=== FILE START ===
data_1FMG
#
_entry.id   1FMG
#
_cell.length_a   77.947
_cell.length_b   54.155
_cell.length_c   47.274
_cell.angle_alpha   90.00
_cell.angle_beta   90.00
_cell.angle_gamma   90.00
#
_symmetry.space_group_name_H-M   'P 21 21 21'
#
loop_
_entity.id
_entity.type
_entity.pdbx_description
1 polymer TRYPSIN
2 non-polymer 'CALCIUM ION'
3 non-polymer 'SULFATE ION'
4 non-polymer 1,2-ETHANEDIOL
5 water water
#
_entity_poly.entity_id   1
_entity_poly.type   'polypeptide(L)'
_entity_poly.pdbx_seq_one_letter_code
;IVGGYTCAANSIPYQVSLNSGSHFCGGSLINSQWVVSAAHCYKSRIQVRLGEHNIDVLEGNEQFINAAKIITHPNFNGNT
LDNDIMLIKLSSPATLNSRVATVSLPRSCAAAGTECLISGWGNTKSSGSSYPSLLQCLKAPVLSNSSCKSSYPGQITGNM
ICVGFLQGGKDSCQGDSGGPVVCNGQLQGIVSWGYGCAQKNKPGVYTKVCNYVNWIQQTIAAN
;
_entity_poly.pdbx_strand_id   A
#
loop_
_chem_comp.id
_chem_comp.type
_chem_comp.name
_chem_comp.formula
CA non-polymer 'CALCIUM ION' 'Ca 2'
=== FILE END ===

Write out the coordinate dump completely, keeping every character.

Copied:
data_1FMG
#
_entry.id   1FMG
#
_cell.length_a   77.947
_cell.length_b   54.155
_cell.length_c   47.274
_cell.angle_alpha   90.00
_cell.angle_beta   90.00
_cell.angle_gamma   90.00
#
_symmetry.space_group_name_H-M   'P 21 21 21'
#
loop_
_entity.id
_entity.type
_entity.pdbx_description
1 polymer TRYPSIN
2 non-polymer 'CALCIUM ION'
3 non-polymer 'SULFATE ION'
4 non-polymer 1,2-ETHANEDIOL
5 water water
#
_entity_poly.entity_id   1
_entity_poly.type   'polypeptide(L)'
_entity_poly.pdbx_seq_one_letter_code
;IVGGYTCAANSIPYQVSLNSGSHFCGGSLINSQWVVSAAHCYKSRIQVRLGEHNIDVLEGNEQFINAAKIITHPNFNGNT
LDNDIMLIKLSSPATLNSRVATVSLPRSCAAAGTECLISGWGNTKSSGSSYPSLLQCLKAPVLSNSSCKSSYPGQITGNM
ICVGFLQGGKDSCQGDSGGPVVCNGQLQGIVSWGYGCAQKNKPGVYTKVCNYVNWIQQTIAAN
;
_entity_poly.pdbx_strand_id   A
#
loop_
_chem_comp.id
_chem_comp.type
_chem_comp.name
_chem_comp.formula
CA non-polymer 'CALCIUM ION' 'Ca 2'